Located on the original wagon trail from Mokelumne Hill to Murphys, Cave City was an important early placer mining camp. First known as McKinnie’s Humbug, the camp and creek were named for a miner from Mokelumne Hill who came to the area in 1850 with his associates. The area boomed, and by 1854 a school, one of the first six in Calaveras County, had been established. The town’s population reached its zenith in 1855, with over 400 miners living and working in the region. The area around Cave City produced an enormous amount of gold in the early days from placering in McKinney Creek, as well as in O’Neil Creek to the south, the Treat or China claim to the north, and Humbug Creek (later called Adobe Gulch) to the northeast (Alberts 1967:20-21).
The richest placers were exhausted prior to 1860, but the area was still producing about $20,000 monthly, although two-thirds of the houses were empty by that time (Smith 1956b). The community continued to decline until nothing was left but a ghost town. By the 1950s there were no longer any extant buildings in the town.
Cave City’s real claim to fame, however, was its extensive cavern system known as Cave City and now as California Caverns. The cave was discovered in October 1850 by a Captain Taylor, who was mining with his associates on the creek. Many newspaper accounts in 1851 recount visits to the cave by correspondents and the general public.
By 1853 a hotel had been built by McGee and Angel, operators of the cave concession, at a cost of $5,000. By 1854 several merchants were established in the community: Henry Angel, Burdett and Hudson, Brown, Bean, Clary and Owens, Frazer and Clark, Halsey, Hoyan, McGee and Angel, McCall and Jessup, Riddle, and the Table Mountain Company (Alberts 1967:19).
The original hotel burned in 1858, the year that George and Johanna Nichols moved to town and began operation of their Cave City Hotel. George “Greek” Nichols (Nicholls/Nicholas), and his Mexican wife Johanna purchased property in March of 1858 from William Jeff Gatewood. The deed noted that it was located on the west side of Main Street in the northwest of Cave City, then occupied by Demections (a Greek) and formerly by J.W. Willard and family (Calaveras County Deed Book).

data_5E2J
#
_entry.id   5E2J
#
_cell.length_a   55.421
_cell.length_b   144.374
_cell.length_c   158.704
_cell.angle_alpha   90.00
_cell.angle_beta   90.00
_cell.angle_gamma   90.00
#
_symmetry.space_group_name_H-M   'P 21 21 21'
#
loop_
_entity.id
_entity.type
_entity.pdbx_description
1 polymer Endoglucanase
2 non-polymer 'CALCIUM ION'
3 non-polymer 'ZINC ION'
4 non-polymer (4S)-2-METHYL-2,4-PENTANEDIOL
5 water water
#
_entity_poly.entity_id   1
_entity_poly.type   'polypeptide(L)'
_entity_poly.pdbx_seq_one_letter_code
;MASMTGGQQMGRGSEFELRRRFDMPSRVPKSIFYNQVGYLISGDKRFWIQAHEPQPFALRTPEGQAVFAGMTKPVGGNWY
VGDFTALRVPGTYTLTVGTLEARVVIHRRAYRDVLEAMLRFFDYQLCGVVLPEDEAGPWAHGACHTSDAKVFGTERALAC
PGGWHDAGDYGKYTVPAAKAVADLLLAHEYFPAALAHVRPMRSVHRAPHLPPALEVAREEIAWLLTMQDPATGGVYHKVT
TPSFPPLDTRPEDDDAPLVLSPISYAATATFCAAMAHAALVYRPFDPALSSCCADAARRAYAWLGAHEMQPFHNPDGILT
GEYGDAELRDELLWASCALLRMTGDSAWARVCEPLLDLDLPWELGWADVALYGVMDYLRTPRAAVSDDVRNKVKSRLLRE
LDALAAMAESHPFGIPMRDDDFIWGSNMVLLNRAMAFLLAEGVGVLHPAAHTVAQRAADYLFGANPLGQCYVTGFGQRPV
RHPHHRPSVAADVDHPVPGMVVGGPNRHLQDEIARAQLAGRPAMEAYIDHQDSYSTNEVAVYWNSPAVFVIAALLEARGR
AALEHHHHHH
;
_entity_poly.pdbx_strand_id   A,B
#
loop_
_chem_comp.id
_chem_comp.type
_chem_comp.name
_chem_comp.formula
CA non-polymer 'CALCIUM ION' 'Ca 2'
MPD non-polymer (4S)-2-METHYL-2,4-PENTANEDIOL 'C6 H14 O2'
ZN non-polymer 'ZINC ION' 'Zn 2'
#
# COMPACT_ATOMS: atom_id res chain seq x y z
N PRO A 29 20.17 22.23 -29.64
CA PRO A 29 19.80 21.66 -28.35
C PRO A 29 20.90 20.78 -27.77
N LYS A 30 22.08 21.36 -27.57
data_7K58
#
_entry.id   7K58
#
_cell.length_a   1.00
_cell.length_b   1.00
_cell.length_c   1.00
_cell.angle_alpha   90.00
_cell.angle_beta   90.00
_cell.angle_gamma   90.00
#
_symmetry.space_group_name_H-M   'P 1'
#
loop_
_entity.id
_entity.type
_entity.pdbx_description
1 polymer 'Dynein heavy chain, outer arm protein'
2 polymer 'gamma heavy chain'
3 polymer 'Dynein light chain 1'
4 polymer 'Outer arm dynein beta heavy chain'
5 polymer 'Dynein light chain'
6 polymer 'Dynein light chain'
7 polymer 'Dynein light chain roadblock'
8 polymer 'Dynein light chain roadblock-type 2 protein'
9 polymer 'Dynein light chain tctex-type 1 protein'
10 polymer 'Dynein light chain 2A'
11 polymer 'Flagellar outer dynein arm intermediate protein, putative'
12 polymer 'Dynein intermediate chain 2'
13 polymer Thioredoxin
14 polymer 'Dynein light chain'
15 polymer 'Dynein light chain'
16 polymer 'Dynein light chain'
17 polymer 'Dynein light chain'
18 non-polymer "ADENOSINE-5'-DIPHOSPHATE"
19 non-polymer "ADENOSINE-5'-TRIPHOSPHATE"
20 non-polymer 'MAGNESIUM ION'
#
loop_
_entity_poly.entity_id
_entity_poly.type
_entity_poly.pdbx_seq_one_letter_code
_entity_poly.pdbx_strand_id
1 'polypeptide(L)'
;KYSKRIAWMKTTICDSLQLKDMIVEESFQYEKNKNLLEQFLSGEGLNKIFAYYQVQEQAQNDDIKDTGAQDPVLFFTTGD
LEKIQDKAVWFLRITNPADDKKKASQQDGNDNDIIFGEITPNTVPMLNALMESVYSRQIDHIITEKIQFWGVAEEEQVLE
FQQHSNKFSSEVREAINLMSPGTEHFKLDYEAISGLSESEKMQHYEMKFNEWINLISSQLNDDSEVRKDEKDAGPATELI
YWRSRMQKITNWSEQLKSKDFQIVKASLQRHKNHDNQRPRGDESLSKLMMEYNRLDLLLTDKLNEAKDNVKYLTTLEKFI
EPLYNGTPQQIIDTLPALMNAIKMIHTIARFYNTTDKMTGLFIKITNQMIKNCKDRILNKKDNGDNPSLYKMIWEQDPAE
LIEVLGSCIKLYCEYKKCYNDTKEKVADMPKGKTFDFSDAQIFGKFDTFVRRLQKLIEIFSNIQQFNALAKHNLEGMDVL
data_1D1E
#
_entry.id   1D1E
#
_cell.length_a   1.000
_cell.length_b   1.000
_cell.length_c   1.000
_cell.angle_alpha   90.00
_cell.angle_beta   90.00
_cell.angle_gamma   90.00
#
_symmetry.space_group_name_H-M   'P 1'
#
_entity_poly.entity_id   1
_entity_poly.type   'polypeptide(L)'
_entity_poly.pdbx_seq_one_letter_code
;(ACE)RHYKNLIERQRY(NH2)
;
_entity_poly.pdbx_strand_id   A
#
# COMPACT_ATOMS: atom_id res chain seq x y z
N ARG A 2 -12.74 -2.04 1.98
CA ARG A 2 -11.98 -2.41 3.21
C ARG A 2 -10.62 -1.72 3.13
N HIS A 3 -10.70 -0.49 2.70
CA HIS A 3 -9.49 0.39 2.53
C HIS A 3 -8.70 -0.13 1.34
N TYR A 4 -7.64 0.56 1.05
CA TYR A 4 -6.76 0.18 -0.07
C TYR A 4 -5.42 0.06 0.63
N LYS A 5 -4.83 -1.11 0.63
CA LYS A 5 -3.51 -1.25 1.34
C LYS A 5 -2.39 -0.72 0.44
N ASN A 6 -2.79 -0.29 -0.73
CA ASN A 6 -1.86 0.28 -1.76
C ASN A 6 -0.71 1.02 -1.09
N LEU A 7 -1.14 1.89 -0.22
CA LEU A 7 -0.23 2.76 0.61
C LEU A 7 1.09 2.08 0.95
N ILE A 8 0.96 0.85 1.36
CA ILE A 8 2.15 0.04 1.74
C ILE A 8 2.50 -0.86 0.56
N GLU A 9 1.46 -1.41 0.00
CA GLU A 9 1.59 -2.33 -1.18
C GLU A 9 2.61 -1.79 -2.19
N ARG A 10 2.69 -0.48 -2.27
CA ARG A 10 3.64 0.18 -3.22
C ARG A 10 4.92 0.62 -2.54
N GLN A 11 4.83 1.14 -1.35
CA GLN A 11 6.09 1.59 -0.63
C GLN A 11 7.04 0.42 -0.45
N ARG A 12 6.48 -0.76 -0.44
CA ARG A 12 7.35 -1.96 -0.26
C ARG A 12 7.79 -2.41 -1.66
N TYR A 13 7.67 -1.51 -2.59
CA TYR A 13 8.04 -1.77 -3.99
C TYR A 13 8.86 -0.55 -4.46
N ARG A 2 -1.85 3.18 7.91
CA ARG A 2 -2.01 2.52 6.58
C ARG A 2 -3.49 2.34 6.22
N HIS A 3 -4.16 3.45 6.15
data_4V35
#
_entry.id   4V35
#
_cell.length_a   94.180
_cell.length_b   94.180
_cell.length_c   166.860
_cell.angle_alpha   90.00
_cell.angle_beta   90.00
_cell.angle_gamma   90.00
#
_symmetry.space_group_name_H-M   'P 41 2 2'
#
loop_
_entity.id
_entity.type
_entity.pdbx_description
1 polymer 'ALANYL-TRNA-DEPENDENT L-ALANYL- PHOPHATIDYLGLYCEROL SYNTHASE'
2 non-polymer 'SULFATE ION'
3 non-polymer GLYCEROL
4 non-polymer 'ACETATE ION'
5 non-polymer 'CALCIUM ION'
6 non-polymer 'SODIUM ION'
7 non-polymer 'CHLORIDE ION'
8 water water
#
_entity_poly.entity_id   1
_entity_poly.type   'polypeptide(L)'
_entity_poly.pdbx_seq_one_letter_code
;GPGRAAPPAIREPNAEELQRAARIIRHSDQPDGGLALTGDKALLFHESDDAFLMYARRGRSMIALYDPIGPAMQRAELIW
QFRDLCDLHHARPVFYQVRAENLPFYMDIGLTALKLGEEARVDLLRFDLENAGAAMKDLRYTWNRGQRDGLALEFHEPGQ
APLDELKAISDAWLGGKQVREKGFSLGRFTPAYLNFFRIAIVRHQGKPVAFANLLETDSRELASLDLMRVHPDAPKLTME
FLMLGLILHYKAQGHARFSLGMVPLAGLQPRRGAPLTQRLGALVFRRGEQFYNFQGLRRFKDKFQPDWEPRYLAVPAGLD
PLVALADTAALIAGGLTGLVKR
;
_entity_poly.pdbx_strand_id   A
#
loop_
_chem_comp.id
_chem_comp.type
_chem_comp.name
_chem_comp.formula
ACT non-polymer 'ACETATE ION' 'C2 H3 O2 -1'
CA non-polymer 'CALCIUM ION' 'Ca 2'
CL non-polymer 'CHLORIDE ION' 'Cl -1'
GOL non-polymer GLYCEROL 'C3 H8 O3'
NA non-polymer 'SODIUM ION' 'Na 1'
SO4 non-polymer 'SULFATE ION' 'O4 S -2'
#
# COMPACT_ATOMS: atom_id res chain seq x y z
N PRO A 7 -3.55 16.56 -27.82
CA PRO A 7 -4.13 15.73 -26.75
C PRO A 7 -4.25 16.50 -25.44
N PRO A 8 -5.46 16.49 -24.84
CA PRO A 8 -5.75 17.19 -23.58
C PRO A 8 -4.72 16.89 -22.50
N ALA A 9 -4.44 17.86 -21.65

When Nichols registered to vote in 1867, he stated that he was 40 years of age, born in Greece in 1823, was naturalized in Calaveras County in 1867, having filed a Declaration of Intention in 1861, and was a hotel keeper residing in Cave City (Calaveras County Great Register of Voters 1866-67). Johanna was born in Mexico in 1826 (San Andreas Protestant Cemetery).
Between 1859 and the 1880s, Nichols was assessed for property in Cave City, which he homesteaded in 1865, that was described in paces thusly:
In Cave City near McKinnie’s Creek, northeast boundary, southerly 260 paces on Main Street to the bridge at Henderson’s blacksmith shop on Dutch Gulch, westerly up Dutch Gulch 234 paces to southwest corner, northerly to northwest corner, easterly to beginning, enclosed with a fence except for barn area, also garden opposite dwelling house being a lot enclosed with Ball-room Hall upon the same, garden 90 paces in length and 35 paces wide, bounded westerly on Main Street, southerly by Henderson’s Shop and Italian garden, easterly by McKinnie’s Creek, and northerly by land of one Barney, sometimes called Mitchel, property worth less than $5000 [Calaveras County Homestead Book XX].
Popular accounts note that the Nichols continued to operate the hotel through the 1880s, although Charles Turrill’s California Notes, published in July of 1876, mention that the hotel was gone at the time of his visit. Turrill may have been referring to the old hotel, as in April of 1882 George and Johanna Nichols opened a new hotel “for the convenience of visitors.” The new Cave City Hotel, a two-story frame structure with several associated buildings, measured 24 by 40 feet, and boasted a dance hall, parlor, dining room, and several bedrooms, in addition to the separate kitchen and cook’s quarters. The Nichols’s nearby residence was a two-story house, beautifully furnished, with six bedrooms upstairs, a living room, kitchen and two bedrooms downstairs (Alberts 1967:19; Cunningham [Marvin] 1983:2).